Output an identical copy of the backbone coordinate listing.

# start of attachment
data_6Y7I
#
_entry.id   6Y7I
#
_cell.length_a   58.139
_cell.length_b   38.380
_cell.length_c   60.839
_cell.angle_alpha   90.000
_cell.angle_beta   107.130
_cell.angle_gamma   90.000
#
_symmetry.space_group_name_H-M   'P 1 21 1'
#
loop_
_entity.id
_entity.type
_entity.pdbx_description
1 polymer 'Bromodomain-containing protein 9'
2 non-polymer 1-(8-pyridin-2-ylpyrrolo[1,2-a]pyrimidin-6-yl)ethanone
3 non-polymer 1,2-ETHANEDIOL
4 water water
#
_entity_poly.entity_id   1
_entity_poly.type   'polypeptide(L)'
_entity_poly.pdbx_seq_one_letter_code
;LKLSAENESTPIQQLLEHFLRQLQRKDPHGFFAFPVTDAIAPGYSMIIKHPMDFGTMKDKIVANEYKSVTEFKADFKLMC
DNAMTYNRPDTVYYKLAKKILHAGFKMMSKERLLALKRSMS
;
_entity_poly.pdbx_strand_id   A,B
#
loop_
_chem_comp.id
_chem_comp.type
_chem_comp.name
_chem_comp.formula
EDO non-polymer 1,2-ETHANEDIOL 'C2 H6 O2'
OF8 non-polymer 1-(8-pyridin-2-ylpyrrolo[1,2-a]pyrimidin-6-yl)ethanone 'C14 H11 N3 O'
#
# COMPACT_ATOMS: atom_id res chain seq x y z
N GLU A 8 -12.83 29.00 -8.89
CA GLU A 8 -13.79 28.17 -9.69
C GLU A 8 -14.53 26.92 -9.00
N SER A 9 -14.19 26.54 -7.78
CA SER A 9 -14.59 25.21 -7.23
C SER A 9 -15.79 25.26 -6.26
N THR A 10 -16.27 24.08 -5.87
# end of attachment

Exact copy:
data_6Y7I
#
_entry.id   6Y7I
#
_cell.length_a   58.139
_cell.length_b   38.380
_cell.length_c   60.839
_cell.angle_alpha   90.000
_cell.angle_beta   107.130
_cell.angle_gamma   90.000
#
_symmetry.space_group_name_H-M   'P 1 21 1'
#
loop_
_entity.id
_entity.type
_entity.pdbx_description
1 polymer 'Bromodomain-containing protein 9'
2 non-polymer 1-(8-pyridin-2-ylpyrrolo[1,2-a]pyrimidin-6-yl)ethanone
3 non-polymer 1,2-ETHANEDIOL
4 water water
#
_entity_poly.entity_id   1
_entity_poly.type   'polypeptide(L)'
_entity_poly.pdbx_seq_one_letter_code
;LKLSAENESTPIQQLLEHFLRQLQRKDPHGFFAFPVTDAIAPGYSMIIKHPMDFGTMKDKIVANEYKSVTEFKADFKLMC
DNAMTYNRPDTVYYKLAKKILHAGFKMMSKERLLALKRSMS
;
_entity_poly.pdbx_strand_id   A,B
#
loop_
_chem_comp.id
_chem_comp.type
_chem_comp.name
_chem_comp.formula
EDO non-polymer 1,2-ETHANEDIOL 'C2 H6 O2'
OF8 non-polymer 1-(8-pyridin-2-ylpyrrolo[1,2-a]pyrimidin-6-yl)ethanone 'C14 H11 N3 O'
#
# COMPACT_ATOMS: atom_id res chain seq x y z
N GLU A 8 -12.83 29.00 -8.89
CA GLU A 8 -13.79 28.17 -9.69
C GLU A 8 -14.53 26.92 -9.00
N SER A 9 -14.19 26.54 -7.78
CA SER A 9 -14.59 25.21 -7.23
C SER A 9 -15.79 25.26 -6.26
N THR A 10 -16.27 24.08 -5.87